For 1925, a 1495cc version, badged the Type 39, was lined-up and for the 1926 Alsace Voiturette Grand Prix, an 1100cc version, referred to as the Type 36, was readied. The Type 39 appeared in July 1925, during the Grand Prix de Montlhéry ‘Tourism’, where the cars featured headlamps, fenders, and a hood, to comply with regulations, and took the first four places in that race.

Dr Ruchaud with his friend Dr Bonnet in the Type 35A in La Baule, on the esplanade Benoît

Between 1926 and 1927, a few Type 39A were constructed to address the 1.5-litres formula in effect at the time. This was the Grand Prix version of the supercharged Type 39, but with a body identical to the Type 35 competition version.

A Bugatti 39A won the 1926 Grand Prix de l’Automobile Club de France, driven by French veteran Jules Goux. In the same year at Brooklands, a Type 39A came second at the British Grand Prix in the hands of the future world-speed-record king Sir Malcolm Campbell.

Doctors Ruchaud and Bonnet in the former's Type 35A at La Baule, in front of Villa Caroline

In 1926 the unblown engine was enlarged to 2.3-litres, with the model referred to as the Type 35T, the T standing for Targa. It went on to win the Targa Florio that year, as well as in subsequent years.

The most powerful of the Type 35s was the 35B. It had the same 2.3-litre engine as the 35T but was equipped with a Roots supercharger which produced 138bhp. The Type 35T and B were distinguishable by the wider base to the famous horseshoe radiator.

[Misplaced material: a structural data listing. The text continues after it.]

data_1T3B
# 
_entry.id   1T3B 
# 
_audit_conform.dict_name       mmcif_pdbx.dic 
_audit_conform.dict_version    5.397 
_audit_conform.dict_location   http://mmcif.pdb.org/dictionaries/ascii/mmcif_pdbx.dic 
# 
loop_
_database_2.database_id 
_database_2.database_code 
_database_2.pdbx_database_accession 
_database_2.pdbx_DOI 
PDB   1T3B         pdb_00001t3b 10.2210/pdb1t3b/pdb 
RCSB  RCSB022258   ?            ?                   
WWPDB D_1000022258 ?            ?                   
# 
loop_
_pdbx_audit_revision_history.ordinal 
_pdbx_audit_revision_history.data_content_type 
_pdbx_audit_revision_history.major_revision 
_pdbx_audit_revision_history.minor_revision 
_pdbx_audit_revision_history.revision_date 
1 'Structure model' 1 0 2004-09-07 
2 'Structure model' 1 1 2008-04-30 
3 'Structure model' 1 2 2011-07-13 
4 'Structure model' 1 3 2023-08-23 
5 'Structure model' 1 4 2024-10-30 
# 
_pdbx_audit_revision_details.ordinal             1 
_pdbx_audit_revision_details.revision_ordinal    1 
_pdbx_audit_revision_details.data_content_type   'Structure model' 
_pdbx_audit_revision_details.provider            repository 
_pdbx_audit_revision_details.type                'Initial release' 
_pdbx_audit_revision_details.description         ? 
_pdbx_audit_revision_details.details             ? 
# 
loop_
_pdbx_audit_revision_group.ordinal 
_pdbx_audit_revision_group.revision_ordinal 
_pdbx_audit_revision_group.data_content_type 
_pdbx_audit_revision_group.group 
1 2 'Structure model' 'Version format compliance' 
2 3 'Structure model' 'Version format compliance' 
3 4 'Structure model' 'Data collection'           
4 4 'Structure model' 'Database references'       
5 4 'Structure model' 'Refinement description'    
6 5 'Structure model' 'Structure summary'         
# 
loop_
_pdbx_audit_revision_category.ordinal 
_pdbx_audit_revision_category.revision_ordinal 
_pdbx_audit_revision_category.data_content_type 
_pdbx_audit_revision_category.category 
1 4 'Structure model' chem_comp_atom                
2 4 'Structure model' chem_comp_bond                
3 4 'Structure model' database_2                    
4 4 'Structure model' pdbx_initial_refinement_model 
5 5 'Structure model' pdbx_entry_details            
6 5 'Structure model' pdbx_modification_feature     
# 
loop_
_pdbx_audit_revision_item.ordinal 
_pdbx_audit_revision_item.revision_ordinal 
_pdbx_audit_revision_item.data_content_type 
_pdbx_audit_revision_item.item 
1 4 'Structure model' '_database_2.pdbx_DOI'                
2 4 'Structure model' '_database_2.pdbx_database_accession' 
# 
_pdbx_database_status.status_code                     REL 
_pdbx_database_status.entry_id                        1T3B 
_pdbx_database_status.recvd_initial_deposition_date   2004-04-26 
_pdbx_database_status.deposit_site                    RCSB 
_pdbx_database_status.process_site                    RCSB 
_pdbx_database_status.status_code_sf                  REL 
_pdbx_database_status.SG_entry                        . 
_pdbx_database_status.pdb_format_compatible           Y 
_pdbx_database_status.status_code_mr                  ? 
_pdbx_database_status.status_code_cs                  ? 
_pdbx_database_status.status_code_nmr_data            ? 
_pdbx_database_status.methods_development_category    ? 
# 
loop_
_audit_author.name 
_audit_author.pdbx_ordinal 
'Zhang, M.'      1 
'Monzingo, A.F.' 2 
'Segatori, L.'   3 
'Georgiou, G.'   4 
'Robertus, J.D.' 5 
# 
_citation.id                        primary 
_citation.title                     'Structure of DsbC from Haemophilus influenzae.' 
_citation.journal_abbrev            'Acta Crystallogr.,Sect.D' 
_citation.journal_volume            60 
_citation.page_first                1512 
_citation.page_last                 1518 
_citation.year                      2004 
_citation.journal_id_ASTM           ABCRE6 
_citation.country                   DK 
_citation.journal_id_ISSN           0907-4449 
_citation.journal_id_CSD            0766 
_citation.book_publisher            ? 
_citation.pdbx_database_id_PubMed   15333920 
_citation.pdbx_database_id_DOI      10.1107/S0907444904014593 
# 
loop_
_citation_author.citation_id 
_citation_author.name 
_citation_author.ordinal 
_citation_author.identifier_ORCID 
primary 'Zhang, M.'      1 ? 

Until 1929 the Bugatti Type 35s remained very competitive at the Targa Florio

Then in January 1927, Bugatti launched the 35C which, equipped with a supercharger, developed 128bhp, enabling Bugatti to remain at the front line of the racing world. The Type 35C appeared for the first time in September 1926, in time for the Milan Grand Prix at Monza where Italian ace Meo Costantini won the race ahead of another Bugatti driven by Jules Goux.

William Grover-Williams at the 1930 edition for the Pau Grand Prix in a Type 35B

Although the first of the Type 35Cs featured a small supercharger, identical to that of the Type 36 seen in 1926 in Strasbourg, the subsequent models featured a Roots supercharger, as used for the Type 35B.

The final iteration of the Bugatti Type 35 is better known as the Type 51, with the 2262cc supercharged eight-cylinder now featuring a seven-stage crankshaft and double overhead camshafts.

It was not unusual to fabricate fenders on a Bugatti Type 35 (an A here) to be roadworthy

The maximum power, initially at 175bhp, went up to 187 by 1931. Forty of the Type 51 were manufactured, including a few Type 51As, with a supercharged 1500cc, and some Type 51C, with the supercharged 2-litre unit.

As many as 390 units of all types of the Bugatti Type 35 were produced (plus, 290 of the Type 37 and 37A). In 1926, Bugatti was not only the World Champion, it won all major events in Europe and as Ettore Bugatti claimed in his advertising, had set “47 records, 351 first places.” All thanks to the Type 35 and its many variants.

This 1925 Bugatti Type 35C is one of several Bugattis in the Mullin Automotive Museum collection

No other racing car has been so successful commercially. Never—and rarely since—were racing cars so civilised, with many of the Type 35s, with lamps and fenders perched on their wheels, driven regularly on the road.

Gautam Sen

Serial concours judge, author, founder-editor of several Indian auto mags, as well as co-conspirator with design greats Marcello Gandini, Tom Tjaarda, and Gérard Godfroy on a few vehicle projects


Sign in or become a deRivaz & Ives member to join the conversation.
Just enter your email below to get a log in link.